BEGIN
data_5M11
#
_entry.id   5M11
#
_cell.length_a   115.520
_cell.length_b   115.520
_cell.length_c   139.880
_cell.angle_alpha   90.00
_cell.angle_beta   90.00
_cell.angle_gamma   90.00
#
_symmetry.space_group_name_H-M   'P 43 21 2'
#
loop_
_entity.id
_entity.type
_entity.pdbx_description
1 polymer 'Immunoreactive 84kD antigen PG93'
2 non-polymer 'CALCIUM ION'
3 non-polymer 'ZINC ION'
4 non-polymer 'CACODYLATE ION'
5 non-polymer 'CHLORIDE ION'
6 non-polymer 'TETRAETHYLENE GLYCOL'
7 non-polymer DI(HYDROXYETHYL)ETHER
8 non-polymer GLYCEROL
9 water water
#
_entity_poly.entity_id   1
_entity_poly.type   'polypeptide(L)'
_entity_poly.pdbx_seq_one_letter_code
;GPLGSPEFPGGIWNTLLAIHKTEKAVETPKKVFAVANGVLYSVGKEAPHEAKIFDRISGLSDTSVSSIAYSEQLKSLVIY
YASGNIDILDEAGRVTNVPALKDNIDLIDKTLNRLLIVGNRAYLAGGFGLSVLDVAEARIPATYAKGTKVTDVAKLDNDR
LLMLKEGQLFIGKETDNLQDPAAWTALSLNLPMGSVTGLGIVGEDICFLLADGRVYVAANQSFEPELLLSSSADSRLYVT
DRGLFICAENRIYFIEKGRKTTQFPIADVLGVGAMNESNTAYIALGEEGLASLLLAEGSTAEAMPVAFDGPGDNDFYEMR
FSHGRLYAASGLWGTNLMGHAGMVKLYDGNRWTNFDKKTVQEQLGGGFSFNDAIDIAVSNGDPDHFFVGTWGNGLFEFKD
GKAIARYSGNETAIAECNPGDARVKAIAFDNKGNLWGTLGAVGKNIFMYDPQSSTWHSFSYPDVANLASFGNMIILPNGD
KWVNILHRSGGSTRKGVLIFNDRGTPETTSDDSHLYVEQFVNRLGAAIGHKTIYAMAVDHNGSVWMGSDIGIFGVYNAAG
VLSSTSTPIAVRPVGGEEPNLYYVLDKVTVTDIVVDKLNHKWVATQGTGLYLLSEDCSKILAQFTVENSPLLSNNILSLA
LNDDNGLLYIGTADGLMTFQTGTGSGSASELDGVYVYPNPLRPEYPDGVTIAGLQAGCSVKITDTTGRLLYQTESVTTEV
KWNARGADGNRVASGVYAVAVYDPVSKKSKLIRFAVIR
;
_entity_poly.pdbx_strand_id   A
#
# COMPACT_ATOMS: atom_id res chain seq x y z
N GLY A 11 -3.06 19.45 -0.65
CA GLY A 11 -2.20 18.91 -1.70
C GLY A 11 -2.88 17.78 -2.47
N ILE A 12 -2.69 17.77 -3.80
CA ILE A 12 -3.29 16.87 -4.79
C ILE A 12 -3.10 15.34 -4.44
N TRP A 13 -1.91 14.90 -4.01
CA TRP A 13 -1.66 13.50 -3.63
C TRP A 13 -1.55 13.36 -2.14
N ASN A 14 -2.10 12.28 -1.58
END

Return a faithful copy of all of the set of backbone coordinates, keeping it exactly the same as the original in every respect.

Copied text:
data_5M11
#
_entry.id   5M11
#
_cell.length_a   115.520
_cell.length_b   115.520
_cell.length_c   139.880
_cell.angle_alpha   90.00
_cell.angle_beta   90.00
_cell.angle_gamma   90.00
#
_symmetry.space_group_name_H-M   'P 43 21 2'
#
loop_
_entity.id
_entity.type
_entity.pdbx_description
1 polymer 'Immunoreactive 84kD antigen PG93'
2 non-polymer 'CALCIUM ION'
3 non-polymer 'ZINC ION'
4 non-polymer 'CACODYLATE ION'
5 non-polymer 'CHLORIDE ION'
6 non-polymer 'TETRAETHYLENE GLYCOL'
7 non-polymer DI(HYDROXYETHYL)ETHER
8 non-polymer GLYCEROL
9 water water
#
_entity_poly.entity_id   1
_entity_poly.type   'polypeptide(L)'
_entity_poly.pdbx_seq_one_letter_code
;GPLGSPEFPGGIWNTLLAIHKTEKAVETPKKVFAVANGVLYSVGKEAPHEAKIFDRISGLSDTSVSSIAYSEQLKSLVIY
YASGNIDILDEAGRVTNVPALKDNIDLIDKTLNRLLIVGNRAYLAGGFGLSVLDVAEARIPATYAKGTKVTDVAKLDNDR
LLMLKEGQLFIGKETDNLQDPAAWTALSLNLPMGSVTGLGIVGEDICFLLADGRVYVAANQSFEPELLLSSSADSRLYVT
DRGLFICAENRIYFIEKGRKTTQFPIADVLGVGAMNESNTAYIALGEEGLASLLLAEGSTAEAMPVAFDGPGDNDFYEMR
FSHGRLYAASGLWGTNLMGHAGMVKLYDGNRWTNFDKKTVQEQLGGGFSFNDAIDIAVSNGDPDHFFVGTWGNGLFEFKD
GKAIARYSGNETAIAECNPGDARVKAIAFDNKGNLWGTLGAVGKNIFMYDPQSSTWHSFSYPDVANLASFGNMIILPNGD
KWVNILHRSGGSTRKGVLIFNDRGTPETTSDDSHLYVEQFVNRLGAAIGHKTIYAMAVDHNGSVWMGSDIGIFGVYNAAG
VLSSTSTPIAVRPVGGEEPNLYYVLDKVTVTDIVVDKLNHKWVATQGTGLYLLSEDCSKILAQFTVENSPLLSNNILSLA
LNDDNGLLYIGTADGLMTFQTGTGSGSASELDGVYVYPNPLRPEYPDGVTIAGLQAGCSVKITDTTGRLLYQTESVTTEV
KWNARGADGNRVASGVYAVAVYDPVSKKSKLIRFAVIR
;
_entity_poly.pdbx_strand_id   A
#
# COMPACT_ATOMS: atom_id res chain seq x y z
N GLY A 11 -3.06 19.45 -0.65
CA GLY A 11 -2.20 18.91 -1.70
C GLY A 11 -2.88 17.78 -2.47
N ILE A 12 -2.69 17.77 -3.80
CA ILE A 12 -3.29 16.87 -4.79
C ILE A 12 -3.10 15.34 -4.44
N TRP A 13 -1.91 14.90 -4.01
CA TRP A 13 -1.66 13.50 -3.63
C TRP A 13 -1.55 13.36 -2.14
N ASN A 14 -2.10 12.28 -1.58